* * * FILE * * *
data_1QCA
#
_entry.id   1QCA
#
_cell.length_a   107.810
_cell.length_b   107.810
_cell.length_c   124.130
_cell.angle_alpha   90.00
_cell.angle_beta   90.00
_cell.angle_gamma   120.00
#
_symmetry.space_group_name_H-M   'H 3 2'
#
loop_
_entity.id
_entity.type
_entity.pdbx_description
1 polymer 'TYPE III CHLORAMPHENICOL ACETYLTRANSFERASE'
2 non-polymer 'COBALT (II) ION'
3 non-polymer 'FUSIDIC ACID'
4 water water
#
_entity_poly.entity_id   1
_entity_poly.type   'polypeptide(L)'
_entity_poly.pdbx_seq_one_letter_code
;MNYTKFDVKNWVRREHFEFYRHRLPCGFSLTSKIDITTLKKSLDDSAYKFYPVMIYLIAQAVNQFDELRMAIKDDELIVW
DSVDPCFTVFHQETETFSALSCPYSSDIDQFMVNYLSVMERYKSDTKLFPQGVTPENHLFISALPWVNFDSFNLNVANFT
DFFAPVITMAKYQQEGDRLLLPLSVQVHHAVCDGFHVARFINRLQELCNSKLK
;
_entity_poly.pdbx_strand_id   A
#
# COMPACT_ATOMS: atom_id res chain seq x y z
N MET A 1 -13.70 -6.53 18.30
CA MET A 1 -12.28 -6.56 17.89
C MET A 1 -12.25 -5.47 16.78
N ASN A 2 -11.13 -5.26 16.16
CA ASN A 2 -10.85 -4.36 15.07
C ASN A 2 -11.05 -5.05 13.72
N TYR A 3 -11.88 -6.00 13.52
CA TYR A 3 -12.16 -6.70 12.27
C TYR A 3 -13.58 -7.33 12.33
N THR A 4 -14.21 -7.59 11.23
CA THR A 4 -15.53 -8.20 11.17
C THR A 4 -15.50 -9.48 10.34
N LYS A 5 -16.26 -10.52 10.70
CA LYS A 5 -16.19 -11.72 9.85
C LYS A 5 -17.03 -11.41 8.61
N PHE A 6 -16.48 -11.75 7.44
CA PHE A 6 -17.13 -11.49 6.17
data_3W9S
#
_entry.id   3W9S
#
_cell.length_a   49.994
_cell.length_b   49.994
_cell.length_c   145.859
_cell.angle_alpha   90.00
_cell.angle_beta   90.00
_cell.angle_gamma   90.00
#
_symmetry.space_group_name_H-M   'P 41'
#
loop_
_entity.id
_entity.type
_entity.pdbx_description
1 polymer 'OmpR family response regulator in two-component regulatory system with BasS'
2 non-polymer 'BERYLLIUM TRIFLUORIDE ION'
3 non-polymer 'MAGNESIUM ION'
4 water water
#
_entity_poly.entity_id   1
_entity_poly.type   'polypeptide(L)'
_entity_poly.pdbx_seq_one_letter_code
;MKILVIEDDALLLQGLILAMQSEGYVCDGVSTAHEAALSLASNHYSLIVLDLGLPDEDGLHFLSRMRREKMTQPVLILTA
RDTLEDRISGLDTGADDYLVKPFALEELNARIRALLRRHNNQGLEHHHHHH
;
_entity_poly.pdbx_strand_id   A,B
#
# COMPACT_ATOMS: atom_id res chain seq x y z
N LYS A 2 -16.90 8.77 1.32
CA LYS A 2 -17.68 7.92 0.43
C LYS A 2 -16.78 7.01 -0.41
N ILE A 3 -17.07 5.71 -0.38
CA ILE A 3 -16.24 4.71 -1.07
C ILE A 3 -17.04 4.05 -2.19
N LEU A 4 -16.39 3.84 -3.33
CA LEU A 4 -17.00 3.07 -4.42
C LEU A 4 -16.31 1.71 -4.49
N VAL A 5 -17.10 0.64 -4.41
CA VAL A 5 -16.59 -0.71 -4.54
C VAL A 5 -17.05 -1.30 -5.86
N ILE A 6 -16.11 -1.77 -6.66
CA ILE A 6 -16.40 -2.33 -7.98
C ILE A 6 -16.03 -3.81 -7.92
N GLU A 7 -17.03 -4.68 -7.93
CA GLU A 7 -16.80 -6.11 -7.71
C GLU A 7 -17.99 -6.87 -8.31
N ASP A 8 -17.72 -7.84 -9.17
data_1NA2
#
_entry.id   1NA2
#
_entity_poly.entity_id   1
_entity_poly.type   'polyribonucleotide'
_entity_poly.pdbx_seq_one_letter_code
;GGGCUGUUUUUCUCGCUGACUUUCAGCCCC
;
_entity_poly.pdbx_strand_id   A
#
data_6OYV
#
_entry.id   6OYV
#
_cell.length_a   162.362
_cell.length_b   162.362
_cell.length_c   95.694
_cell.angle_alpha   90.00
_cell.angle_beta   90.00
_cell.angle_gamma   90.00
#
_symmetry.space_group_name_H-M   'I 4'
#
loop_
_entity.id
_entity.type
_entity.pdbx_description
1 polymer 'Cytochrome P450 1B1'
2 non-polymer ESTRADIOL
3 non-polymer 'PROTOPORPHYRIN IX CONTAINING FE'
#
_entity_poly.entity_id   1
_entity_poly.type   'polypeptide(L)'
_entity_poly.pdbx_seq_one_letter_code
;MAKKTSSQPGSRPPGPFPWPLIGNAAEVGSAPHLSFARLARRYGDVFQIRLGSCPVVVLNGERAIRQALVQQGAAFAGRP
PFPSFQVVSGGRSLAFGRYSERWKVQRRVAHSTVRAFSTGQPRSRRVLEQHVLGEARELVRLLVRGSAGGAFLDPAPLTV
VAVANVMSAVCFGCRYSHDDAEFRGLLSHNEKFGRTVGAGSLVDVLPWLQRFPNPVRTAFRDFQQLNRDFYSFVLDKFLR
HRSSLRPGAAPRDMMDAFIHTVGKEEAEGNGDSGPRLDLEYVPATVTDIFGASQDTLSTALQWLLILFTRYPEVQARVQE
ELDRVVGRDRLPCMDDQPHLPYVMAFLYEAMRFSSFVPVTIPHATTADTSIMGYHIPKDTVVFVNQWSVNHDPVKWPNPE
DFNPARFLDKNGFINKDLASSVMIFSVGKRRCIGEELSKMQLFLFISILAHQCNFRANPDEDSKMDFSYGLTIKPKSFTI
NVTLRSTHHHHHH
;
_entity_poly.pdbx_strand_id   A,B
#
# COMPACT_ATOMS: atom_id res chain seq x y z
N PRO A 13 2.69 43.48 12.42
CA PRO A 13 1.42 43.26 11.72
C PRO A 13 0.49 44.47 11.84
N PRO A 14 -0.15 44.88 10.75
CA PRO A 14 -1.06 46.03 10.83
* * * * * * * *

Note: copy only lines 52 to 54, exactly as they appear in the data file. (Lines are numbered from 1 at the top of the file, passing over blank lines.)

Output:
_entry.id   3W9S
#
_cell.length_a   49.994